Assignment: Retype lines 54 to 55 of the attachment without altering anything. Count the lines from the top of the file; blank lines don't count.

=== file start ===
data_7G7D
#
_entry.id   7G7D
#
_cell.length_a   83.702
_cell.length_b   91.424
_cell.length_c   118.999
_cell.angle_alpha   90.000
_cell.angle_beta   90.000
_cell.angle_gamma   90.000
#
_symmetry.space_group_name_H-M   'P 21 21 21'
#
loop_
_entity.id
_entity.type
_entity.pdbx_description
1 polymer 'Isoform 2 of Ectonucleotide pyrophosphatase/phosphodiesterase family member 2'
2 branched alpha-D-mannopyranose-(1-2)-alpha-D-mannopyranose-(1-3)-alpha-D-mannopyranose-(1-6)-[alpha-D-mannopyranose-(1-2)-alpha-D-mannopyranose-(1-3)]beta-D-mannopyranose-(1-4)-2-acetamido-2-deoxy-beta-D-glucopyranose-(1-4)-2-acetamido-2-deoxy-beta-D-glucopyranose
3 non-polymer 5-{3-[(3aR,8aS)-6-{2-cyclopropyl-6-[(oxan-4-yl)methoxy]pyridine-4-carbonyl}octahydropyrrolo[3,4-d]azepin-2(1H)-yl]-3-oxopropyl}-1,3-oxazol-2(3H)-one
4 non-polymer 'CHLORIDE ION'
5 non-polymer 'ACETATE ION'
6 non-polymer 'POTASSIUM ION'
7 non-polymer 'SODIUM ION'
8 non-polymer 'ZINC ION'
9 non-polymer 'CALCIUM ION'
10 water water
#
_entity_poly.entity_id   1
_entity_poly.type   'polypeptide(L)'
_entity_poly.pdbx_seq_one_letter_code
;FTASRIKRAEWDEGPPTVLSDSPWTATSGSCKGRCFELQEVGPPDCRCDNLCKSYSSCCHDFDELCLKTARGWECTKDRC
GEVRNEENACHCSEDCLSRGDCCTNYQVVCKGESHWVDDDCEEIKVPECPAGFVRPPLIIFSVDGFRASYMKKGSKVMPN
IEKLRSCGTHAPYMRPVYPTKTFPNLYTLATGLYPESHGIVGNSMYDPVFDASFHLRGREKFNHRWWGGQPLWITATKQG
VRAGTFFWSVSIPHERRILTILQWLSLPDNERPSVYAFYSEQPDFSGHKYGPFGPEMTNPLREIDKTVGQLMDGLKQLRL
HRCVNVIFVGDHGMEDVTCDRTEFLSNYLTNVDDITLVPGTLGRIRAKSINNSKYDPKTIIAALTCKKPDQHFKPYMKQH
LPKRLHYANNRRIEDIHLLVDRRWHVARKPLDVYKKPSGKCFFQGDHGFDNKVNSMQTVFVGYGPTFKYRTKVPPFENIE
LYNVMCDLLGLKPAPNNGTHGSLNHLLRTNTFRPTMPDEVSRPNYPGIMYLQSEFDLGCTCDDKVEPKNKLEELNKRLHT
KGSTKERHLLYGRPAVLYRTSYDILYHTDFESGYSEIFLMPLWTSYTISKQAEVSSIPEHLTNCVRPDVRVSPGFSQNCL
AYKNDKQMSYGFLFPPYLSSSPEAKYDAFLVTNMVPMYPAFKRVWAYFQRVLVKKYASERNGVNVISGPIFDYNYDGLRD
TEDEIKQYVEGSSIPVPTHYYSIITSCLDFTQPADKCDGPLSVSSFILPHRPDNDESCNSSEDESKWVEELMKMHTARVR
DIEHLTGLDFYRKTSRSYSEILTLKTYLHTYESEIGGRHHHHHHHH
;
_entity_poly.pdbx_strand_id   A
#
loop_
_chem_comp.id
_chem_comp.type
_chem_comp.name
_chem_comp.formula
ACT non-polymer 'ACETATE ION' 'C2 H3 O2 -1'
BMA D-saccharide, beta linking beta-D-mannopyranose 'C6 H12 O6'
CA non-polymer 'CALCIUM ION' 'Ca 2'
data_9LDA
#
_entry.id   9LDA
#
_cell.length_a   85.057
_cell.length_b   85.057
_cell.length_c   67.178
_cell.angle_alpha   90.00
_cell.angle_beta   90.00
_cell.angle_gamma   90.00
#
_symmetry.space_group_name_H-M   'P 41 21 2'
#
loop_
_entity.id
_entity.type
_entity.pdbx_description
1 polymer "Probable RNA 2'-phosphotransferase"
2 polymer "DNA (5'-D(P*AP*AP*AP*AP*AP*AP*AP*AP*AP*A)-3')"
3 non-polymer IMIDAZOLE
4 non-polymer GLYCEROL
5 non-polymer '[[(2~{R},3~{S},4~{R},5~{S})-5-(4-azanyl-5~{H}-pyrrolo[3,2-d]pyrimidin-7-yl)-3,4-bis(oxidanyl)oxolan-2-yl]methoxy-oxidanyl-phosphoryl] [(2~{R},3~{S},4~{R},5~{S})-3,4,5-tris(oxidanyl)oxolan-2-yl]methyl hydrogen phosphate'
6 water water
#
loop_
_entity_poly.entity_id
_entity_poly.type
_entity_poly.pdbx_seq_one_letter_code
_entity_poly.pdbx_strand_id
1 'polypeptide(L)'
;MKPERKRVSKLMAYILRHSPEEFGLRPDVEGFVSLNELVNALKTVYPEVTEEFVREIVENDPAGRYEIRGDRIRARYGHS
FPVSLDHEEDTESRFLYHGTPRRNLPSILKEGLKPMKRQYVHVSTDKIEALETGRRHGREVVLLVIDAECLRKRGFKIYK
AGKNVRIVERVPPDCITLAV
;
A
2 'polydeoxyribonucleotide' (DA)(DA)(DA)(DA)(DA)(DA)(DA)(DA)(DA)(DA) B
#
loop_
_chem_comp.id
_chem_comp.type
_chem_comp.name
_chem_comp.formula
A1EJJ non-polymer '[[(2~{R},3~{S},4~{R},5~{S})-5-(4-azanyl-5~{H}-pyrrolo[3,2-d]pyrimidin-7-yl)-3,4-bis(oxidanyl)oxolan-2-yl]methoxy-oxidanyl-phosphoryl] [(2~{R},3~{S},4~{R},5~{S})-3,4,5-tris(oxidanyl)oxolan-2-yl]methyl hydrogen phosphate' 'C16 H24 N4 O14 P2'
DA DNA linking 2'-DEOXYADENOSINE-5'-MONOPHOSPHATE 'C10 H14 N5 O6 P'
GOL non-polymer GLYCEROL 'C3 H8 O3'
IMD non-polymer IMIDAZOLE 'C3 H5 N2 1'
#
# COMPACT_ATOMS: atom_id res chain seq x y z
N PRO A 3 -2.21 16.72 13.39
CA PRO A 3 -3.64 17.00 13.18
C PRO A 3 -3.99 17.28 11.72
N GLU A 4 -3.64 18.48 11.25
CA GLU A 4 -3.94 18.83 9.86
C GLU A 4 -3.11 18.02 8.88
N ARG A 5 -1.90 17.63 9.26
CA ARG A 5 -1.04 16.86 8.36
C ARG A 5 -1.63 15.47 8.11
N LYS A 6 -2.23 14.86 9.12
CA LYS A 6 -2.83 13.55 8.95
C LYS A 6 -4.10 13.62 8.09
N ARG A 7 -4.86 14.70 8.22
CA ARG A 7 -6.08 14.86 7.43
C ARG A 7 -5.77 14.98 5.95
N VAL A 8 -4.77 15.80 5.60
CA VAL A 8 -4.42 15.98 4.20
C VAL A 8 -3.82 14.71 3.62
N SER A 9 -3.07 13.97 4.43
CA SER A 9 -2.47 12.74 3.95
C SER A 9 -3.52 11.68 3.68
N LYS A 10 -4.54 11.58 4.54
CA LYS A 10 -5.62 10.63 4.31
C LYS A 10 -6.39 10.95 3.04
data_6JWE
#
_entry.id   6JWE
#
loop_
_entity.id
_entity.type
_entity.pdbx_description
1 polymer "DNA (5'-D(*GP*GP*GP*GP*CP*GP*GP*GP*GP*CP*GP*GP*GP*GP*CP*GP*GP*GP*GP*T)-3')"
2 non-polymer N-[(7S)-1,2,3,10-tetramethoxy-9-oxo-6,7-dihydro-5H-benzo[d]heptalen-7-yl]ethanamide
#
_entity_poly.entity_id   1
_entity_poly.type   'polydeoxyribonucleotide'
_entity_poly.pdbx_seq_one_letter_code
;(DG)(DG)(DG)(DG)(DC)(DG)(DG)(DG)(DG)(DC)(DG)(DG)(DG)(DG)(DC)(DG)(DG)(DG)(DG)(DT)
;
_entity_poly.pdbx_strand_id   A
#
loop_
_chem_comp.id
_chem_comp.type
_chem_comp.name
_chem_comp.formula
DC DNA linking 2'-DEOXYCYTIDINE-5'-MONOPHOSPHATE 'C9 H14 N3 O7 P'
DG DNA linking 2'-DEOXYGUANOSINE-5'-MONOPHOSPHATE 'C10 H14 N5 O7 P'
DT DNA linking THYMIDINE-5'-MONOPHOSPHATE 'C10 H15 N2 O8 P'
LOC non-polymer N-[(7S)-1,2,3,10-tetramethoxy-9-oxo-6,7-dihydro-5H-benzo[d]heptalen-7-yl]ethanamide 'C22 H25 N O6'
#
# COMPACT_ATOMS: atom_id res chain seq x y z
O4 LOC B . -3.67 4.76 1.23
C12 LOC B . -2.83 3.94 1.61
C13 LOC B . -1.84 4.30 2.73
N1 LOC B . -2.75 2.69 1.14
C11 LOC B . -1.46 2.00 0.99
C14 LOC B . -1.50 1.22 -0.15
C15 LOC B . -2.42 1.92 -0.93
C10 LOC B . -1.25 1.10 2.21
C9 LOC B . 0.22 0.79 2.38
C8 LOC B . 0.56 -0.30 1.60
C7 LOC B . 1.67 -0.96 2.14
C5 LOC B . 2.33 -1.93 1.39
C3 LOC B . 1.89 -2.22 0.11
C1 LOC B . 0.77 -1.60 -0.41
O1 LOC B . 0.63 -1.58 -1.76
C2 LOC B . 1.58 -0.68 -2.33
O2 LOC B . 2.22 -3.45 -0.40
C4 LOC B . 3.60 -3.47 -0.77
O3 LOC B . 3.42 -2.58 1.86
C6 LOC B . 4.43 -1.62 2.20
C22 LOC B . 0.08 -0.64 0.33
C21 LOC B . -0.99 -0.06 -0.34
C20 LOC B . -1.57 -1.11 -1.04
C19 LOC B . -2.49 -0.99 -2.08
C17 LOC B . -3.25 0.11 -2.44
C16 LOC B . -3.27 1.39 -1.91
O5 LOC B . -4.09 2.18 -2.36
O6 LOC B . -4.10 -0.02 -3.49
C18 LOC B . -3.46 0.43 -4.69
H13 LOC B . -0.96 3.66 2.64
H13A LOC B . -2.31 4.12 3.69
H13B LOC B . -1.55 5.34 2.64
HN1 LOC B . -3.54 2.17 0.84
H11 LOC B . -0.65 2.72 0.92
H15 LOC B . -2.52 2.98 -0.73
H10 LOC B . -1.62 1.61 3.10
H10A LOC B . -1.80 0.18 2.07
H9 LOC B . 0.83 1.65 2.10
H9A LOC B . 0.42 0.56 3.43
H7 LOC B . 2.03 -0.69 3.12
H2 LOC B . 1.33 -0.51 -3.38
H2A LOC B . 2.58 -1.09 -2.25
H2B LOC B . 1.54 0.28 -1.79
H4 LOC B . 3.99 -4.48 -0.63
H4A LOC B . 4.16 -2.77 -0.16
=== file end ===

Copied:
data_9LDA
#